I recently listened to a sermon in which the preacher stated that the believer can never claim that he/she has heard the voice of God because God has spoken and His revelation is complete. What is the Biblical balance between the truth that (1) God’s revelation is complete and the truth that (2) God speaks to His children? I am specifically thinking of situations where a believer prays for the leading of the Spirit in regard to a specific need or decision that is not directly addressed in Scripture?



Hello Jon,

Great question! Many wonder the same because down deep they know the Spirit leads but may have heard things similar to what you mention. It’s possible that such assertions stem from a reaction to those claiming the Spirit’s leading but are obviously off course.

God’s written revelation is complete, but that does not limit God from speaking according to His own ways—many of which are revealed in His Word. For example, the Spirit speaks to our spirit (Rom. 8:16) but not as an outside audible voice. God spoke before the written Word. He still speaks. As the author of Scripture, the Spirit never speaks contrary to what He wrote. But He speaks. Thankfully, the completed revelation of the written Word of God provides clear information regarding the specific leading of the Holy Spirit.

Jesus taught the specific leading of the Spirit. Referring to times of persecution, Jesus said, “But when they deliver you up, take no thought how or what ye shall speak: for it shall be given you in that same hour what ye shall speak. For it is not ye that speak, but the Spirit of your Father which speaketh in you” (Matt. 10: 19-20), and “And when they bring you unto the synagogues, and unto magistrates, and powers, take ye no thought how or what thing ye shall answer, or what ye shall say: For the Holy Ghost shall teach you in the same hour what ye ought to say” (Luke 12:11-12). The Holy Spirit does specifically lead and empower.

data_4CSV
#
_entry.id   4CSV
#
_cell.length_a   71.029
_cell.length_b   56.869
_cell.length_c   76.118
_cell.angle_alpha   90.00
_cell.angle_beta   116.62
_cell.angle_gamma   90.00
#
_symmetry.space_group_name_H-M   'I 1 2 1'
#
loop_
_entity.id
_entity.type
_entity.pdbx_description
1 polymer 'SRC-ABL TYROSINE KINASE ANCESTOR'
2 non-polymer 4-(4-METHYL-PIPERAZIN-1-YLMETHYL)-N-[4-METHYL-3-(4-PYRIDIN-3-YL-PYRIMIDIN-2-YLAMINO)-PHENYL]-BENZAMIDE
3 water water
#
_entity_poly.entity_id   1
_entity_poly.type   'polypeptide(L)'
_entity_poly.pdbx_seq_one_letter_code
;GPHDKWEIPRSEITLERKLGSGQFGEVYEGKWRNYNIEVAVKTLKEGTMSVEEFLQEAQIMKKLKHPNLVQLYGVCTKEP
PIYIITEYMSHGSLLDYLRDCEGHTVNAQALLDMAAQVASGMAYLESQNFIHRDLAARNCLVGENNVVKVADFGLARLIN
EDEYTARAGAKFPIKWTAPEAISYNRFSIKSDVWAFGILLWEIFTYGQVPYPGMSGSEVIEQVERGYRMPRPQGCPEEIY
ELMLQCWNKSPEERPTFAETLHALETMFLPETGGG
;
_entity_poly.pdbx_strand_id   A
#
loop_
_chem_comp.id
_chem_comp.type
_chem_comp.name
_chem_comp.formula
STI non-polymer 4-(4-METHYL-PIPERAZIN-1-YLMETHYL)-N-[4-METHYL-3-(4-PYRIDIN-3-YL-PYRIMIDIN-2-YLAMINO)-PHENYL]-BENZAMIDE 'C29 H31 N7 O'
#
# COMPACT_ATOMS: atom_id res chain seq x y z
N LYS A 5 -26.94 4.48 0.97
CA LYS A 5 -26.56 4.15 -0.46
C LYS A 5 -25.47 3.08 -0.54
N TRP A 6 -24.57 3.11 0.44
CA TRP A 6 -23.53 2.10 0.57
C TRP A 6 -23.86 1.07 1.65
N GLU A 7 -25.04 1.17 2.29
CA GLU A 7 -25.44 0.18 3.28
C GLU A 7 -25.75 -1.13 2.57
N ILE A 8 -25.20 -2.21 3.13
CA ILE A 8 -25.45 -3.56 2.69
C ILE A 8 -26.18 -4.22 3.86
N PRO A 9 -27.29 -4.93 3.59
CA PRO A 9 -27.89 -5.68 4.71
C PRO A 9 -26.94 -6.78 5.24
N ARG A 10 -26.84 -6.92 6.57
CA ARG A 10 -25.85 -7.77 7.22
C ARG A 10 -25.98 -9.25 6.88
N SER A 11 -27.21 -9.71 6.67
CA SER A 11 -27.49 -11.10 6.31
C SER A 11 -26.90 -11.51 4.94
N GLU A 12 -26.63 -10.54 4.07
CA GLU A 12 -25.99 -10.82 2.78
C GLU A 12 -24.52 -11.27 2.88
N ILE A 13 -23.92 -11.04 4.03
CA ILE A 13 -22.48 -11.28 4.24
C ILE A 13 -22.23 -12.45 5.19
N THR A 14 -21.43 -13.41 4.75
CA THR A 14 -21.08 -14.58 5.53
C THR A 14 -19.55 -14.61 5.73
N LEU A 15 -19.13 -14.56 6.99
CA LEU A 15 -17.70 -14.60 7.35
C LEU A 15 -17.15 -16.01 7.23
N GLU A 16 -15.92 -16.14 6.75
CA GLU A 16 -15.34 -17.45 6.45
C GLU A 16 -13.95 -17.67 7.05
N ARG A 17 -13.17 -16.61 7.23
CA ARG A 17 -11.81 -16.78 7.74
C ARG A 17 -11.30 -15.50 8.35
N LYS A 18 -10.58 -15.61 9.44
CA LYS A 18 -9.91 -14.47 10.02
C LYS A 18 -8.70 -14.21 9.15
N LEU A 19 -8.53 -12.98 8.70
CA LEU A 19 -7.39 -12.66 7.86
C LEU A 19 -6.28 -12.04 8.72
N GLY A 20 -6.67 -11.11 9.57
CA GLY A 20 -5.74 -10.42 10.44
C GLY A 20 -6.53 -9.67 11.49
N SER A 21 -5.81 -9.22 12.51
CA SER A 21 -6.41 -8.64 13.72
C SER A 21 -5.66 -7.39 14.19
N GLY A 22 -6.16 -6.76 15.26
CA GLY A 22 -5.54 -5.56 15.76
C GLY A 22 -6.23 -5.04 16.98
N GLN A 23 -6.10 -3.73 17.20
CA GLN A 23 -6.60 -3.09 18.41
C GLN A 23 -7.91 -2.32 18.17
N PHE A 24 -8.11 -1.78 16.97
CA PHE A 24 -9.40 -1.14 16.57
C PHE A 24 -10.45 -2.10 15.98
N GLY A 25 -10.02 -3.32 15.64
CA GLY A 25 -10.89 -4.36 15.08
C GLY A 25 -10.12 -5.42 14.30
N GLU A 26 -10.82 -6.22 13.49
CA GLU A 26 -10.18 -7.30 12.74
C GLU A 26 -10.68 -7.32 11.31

The narrative of Acts demonstrates the specific guidance of the Spirit. When Philip saw the eunuch from Ethiopia on the desert road, “Then the Spirit said unto Philip, Go near, and join thyself to this chariot” (Acts 8:29). This led to the eunuch’s conversion. Clearly, the Holy Spirit specifically led Philip to witness to the eunuch whose heart had been prepared for the message of Jesus.

After Peter saw the vision in Joppa, “While Peter thought on the vision, the Spirit said unto him, Behold, three men seek thee. Arise therefore, and get thee down, and go with them, doubting nothing: for I have sent them” (Acts 10:19-20). This led to the conversion of Cornelius and his household, which opened the door to the Gentile harvest. Again, the Spirit specifically led.

During a time of prayer and fasting in the church at Antioch, “As they ministered to the Lord, and fasted, the Holy Ghost said, Separate me Barnabas and Saul for the work whereunto I have called them” (Acts 13:2). This led to the first missionary journey and the ingathering of multiple Gentile converts from which a number of churches were started. The Spirit specifically led again.

When Paul and his team would have spent time in Asia, they “were forbidden of the Holy Ghost to preach the word in Asia” (Acts 16:6). This was to help get them over to the Macedonian harvest. All of these examples illustrate the Spirit’s specific leading.

The epistles explicitly articulate being “led by the Spirit” (Romans 8:14) and being “led of the Spirit” (Galatians 5:18). As the “Spirit of wisdom” (Ephesians 1:17), obviously, the Spirit gives wisdom. In fact, we are invited to ask for wisdom when we lack it (James 1:5).

While the Spirit speaks through the Word, and never contrary to the Word, He is not limited to the canon of Scripture. If He was, we would not need the Holy Spirit. Yet, Jesus sent His Spirit to indwell us, to lead and empower us.

Truly there is a specific leading of the Spirit based on biblical truth. To deny the plain sense of these passages involves exegetical straining. There is no reason to believe the Spirit once led individuals any differently than He leads individuals now. Just because some may follow their own whims or a satanic counterfeit does not mean there is not a real leading of the Holy Spirit. How can you “try the spirits” according to 1 John 4:1 if there is no genuine leading of the Spirit? If Satan could prompt Ananias (Acts 5:3), certainly the Holy Spirit can prompt.

The objective Word of God teaches the subjective reality of the Holy Spirit’s leadership. This is an “objective subjectivism.” There is an objective biblical basis for the subjective leading of the Holy Spirit. The key is staying within the biblical boundaries.

Much of this information is taken from my first article in a series on Spiritual Guidance. The series (Part 1Part 2Part 3) also covers how to discern the Spirit’s guidance.

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